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[美联社]中国疫苗产品将有望跻身于全球市场
2011-11-29

  美联社记者 黄敬龄 2011年11月29日

  世界应该为新的“中国制造”——疫苗做好准备。中国疫苗企业正准备在今后几年中加速推动其疫苗产品的出口,一方面中国可能将降低对世界不发达地区生命保障型疫苗出口的成本,另一方面,中国可能将依靠研发新型疫苗产品与西方制药巨头展开竞争。

  然而,鉴于中国曾出现食品、药品及其他丑闻,安全一直是个敏感问题,某些国家接受中国疫苗尚需时间。尽管如此,全球疫苗免疫联盟(GAVI)政策主管尼娜•施瓦贝尔(Nina Schwalbe)认为,一旦中国进入疫苗市场,将有望"改变这个市场的游戏规则"(Game Changer)。全球疫苗免疫联盟每年都要为全球5千万儿童采购疫苗。她说:“我们对中国疫苗企业进入该市场的潜力非常感兴趣。”

  中国疫苗企业曾于2009年备受全球关注。在当年新型病毒肆虐全球的时候,中国疫苗企业在仅仅87天中曾研制出世界首剂能够有效对抗猪流感的疫苗,为全世界控制流感病毒做出了卓越的贡献。而在过去,这项殊荣往往常由欧美国家获得。

  今年3月世卫组织宣布,中国药品安全监管机构符合疫苗监管的国际标准。这为中国被联合国机构和全球疫苗免疫联盟采购敞开了大门。

  中国食品药品监督管理局表示,中国是疫苗生产大国,拥有30多个厂家,年产量接近10亿剂。

  但在纳斯达克上市的科兴控股生物技术有限公司(Sinovac)的杨光(Helen Yang)表示,仍需努力构建海外对中国疫苗的信心。

  中国近年来的食品药品安全记录并不能提振人们的信心。北京为此实施了更严厉的监管,并加大处罚力度。但有专家认为,单靠监管机构无法防止制药厂制造假药。美国对外关系委员会的中国医疗专家黄炎中(音,Yanzhong Huang)说:“在美国有支持机制,如市场经济、民主、媒体监督、民权社会以及良好的企业道德准则,这些恰恰是中国所缺失的。对中国而言,构建强大的监管能力将是更为艰巨的挑战。”

  去年,有中国报纸报道山西北部四个孩子的死亡与疫苗储存不当有关,这引起了全国范围的关注。虽然卫生部表示死亡并非由疫苗造成,但仍不能消除部分公众的怀疑。

  与此同时,中国的研究人员今年早些时候在新英格兰医学杂志报告说,在2009年(给国庆阅兵相关人员接种的)90万剂H1N1大流行流感疫苗是安全的。

  世卫负责免疫的官员Yvan Hutin(伊万·胡丁)则表示,认可中国药品监管机构并非“空头支票”。每种疫苗都将经过严格检测,世卫和中方监管官员会进入工厂检查。

  在历史上,疫苗在西方世界一直是一个敏感的问题,安全问题和阴谋论盛行。有人声称麻腮风疫苗与孤独症有关,这场辩论辩论曾引发了20世纪90年代末对疫苗安全性的担忧。后来表明这种说法是不可信的。

  对于中国来说,未来几年将是至关重要的。生物技术公司通过提升自己的设施及完善程序以满足安全和质量标准的过程中,预计所费颇多且具有挑战性。之后,他们将提交联合国卫生机构来批准疫苗的认证,这可能需要数年时间。

  最有可能率先通过WHO预认证的是一种针对日本脑炎——一种由蚊子传播的疾病,它可引起癫痫,瘫痪和死亡——的本土疫苗。该疫苗已在中国使用二十余年,比其他公司的副作用要少。它的制造商预计世卫组织大约一年内就会批准。此外,在准备预认证的疫苗还包括针对脊髓灰质炎及两个儿童致死率最高的疾病——肺炎和导致腹泻的轮状病毒的疫苗。

  疫苗同时也是比尔及梅林达·盖茨基金会一个3亿美元为贫穷国家健康和农产品发展合作项目的重要组成部分。

  中国加入疫苗供应这一领域具有重要意义,因为平均每20秒就有一名儿童死于疫苗可预防疾病。联合国儿童基金会负责疫苗供应的负责人Shanelle Hall表示,基金会一直在与中国公司谈判,该基金会为全球近60%的儿童提供疫苗,是疫苗最大买家,去年用于疫苗购买的费用为7.57亿美元。

  医疗市场研究公司Kalorama Information提供的数据显示,在全球范围内,去年的疫苗销量增长14%达253亿美元。那些面临仿制药激烈竞争的制药企业现在看到疫苗已经成为增长的关键领域,特别是在拉丁美洲,中国和印度等地。

  中国的疫苗厂家,特别是那些已经实现小量出口的厂家,对于未来在该行业扮演重要角色充满信心。

  国有企业——中生集团的副总经理吴永林表示,“我个人预计,未来5至10年,中国将成为全球重要的疫苗生产基地。”中生集团是中国最大的生物制品制造商,自1989年起就开始生产本国的脑炎疫苗。

  吴永林说,中生集团从现在到2015年将投资超过100亿元人民币(15亿美元)以改善其设施和系统,以满足世卫组织的要求。该公司还计划向WHO提交针对每年造成50万儿童死亡的轮状病毒以及脊髓灰质炎的疫苗的预认证申请。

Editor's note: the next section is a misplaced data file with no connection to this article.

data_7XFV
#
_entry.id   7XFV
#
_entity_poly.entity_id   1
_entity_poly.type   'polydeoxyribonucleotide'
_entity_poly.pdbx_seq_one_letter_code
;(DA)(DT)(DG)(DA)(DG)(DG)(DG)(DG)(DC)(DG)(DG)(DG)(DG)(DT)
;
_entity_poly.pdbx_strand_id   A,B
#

除了国有企业,规模较小的中国私人公司也正在将目光投向全球市场。

  杨介绍说,Sinovac目前正在进行肠道病毒71型疫苗的临床试验,该疾病在中国和其他亚洲国家造成严重的手足口病。该公司同时也在为肺炎球菌疫苗的临床试验作准备,这可能成为辉瑞沛儿的竞争对手,该疫苗去年全球销售超过了37亿美元。

  感染肺炎球菌可能会导致脑膜炎,肺炎和耳部感染。

  “在短期内,每家企业都能看到出口机会,因为在中国以外地区,整个疫苗市场似乎被几家大制药厂所垄断。”杨说。

  中国公司的进入将进一步给西方制药公司带来降价压力。今年早些时候,儿童基金会公布的疫苗采购价格显示西方制药公司疫苗价格往往是印度及印尼公司价格的两倍。

  无国界医生组织批评GAVI花费数亿美元从西方公司购买预防肺炎的疫苗,称这些钱应该花在更有价值的地方,比如用于促进中国等新兴疫苗制造国的竞争能力。

  GAVI的施瓦贝尔说,他们只能购买市场上可获得的疫苗并且尽力协商以获得较大的折扣。“我们需要现在购买疫苗以挽救儿童的生命,我们不能等待。”

英文:

China prepares for big entry into vaccine market

GILLIAN WONG, Associated Press

a worker inspects the label on vials containing H5N1 flu vaccine produced by Beijing-based drug maker Sinovac Biotech Ltd. in Beijing.

In this photo taken on Thursday, Nov. 24, 2011, a worker inspects the label on vials containing H5N1 flu vaccine produced by Beijing-based drug maker Sinovac Biotech Ltd. in Beijing. The world should get ready for a new Made in China product, vaccines. After years of supplying its own market, China's vaccine makers are gearing up to push exports in a move that should lower costs of lifesaving immunizations for the world's poor and provide major new competition for the big Western pharmaceutical companies. Photo: Andy Wong / AP

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BEIJING (AP) — The world should get ready for a new Made in China product — vaccines.

China's vaccine makers are gearing up over the next few years to push exports in a move that should lower costs of lifesaving immunizations for the world's poor and provide major new competition for the big Western pharmaceutical companies.

However, it may take some time before some parts of the world are ready to embrace Chinese products when safety is as sensitive an issue as it is with vaccines — especially given the food, drug and other scandals the country has seen.

workers inspect labels on vials containing H5N1 flu vaccine during production at the Beijing-based drug maker Sinovac Biotech Ltd. in Beijing

In this photo taken on Thursday, Nov. 24, 2011, workers inspect labels on vials containing H5N1 flu vaccine during production at the Beijing-based drug maker Sinovac Biotech Ltd. in Beijing. The world should get ready for a new Made in China product, vaccines. After years of supplying its own market, China's vaccine makers are gearing up to push exports in a move that should lower costs of lifesaving immunizations for the world's poor and provide major new competition for the big Western pharmaceutical companies. Photo: Andy Wong / AP

 

Still, China's entry into this market will be a "game changer," said Nina Schwalbe, head of policy at the GAVI Alliance, which buys vaccines for 50 million children a year worldwide.

"We are really enthusiastic about the potential entry of Chinese vaccine manufacturers," she said.